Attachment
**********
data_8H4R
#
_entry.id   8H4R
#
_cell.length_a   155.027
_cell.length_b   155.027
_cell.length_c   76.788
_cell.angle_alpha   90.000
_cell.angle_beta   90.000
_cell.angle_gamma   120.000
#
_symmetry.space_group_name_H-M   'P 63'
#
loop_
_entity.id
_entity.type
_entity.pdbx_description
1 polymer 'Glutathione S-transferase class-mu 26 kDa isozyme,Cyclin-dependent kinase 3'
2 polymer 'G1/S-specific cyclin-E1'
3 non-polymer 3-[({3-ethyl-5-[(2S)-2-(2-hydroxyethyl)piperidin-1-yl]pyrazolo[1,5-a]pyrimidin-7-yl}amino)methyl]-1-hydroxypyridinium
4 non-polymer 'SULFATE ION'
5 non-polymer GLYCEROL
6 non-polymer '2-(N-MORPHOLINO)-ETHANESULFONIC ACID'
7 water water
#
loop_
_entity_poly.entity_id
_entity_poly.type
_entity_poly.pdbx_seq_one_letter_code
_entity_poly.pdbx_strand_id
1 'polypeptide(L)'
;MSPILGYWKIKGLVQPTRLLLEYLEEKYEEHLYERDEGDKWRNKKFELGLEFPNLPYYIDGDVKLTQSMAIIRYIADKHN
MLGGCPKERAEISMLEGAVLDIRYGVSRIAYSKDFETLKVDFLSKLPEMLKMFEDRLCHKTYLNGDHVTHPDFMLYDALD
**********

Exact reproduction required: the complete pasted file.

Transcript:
data_8H4R
#
_entry.id   8H4R
#
_cell.length_a   155.027
_cell.length_b   155.027
_cell.length_c   76.788
_cell.angle_alpha   90.000
_cell.angle_beta   90.000
_cell.angle_gamma   120.000
#
_symmetry.space_group_name_H-M   'P 63'
#
loop_
_entity.id
_entity.type
_entity.pdbx_description
1 polymer 'Glutathione S-transferase class-mu 26 kDa isozyme,Cyclin-dependent kinase 3'
2 polymer 'G1/S-specific cyclin-E1'
3 non-polymer 3-[({3-ethyl-5-[(2S)-2-(2-hydroxyethyl)piperidin-1-yl]pyrazolo[1,5-a]pyrimidin-7-yl}amino)methyl]-1-hydroxypyridinium
4 non-polymer 'SULFATE ION'
5 non-polymer GLYCEROL
6 non-polymer '2-(N-MORPHOLINO)-ETHANESULFONIC ACID'
7 water water
#
loop_
_entity_poly.entity_id
_entity_poly.type
_entity_poly.pdbx_seq_one_letter_code
_entity_poly.pdbx_strand_id
1 'polypeptide(L)'
;MSPILGYWKIKGLVQPTRLLLEYLEEKYEEHLYERDEGDKWRNKKFELGLEFPNLPYYIDGDVKLTQSMAIIRYIADKHN
MLGGCPKERAEISMLEGAVLDIRYGVSRIAYSKDFETLKVDFLSKLPEMLKMFEDRLCHKTYLNGDHVTHPDFMLYDALD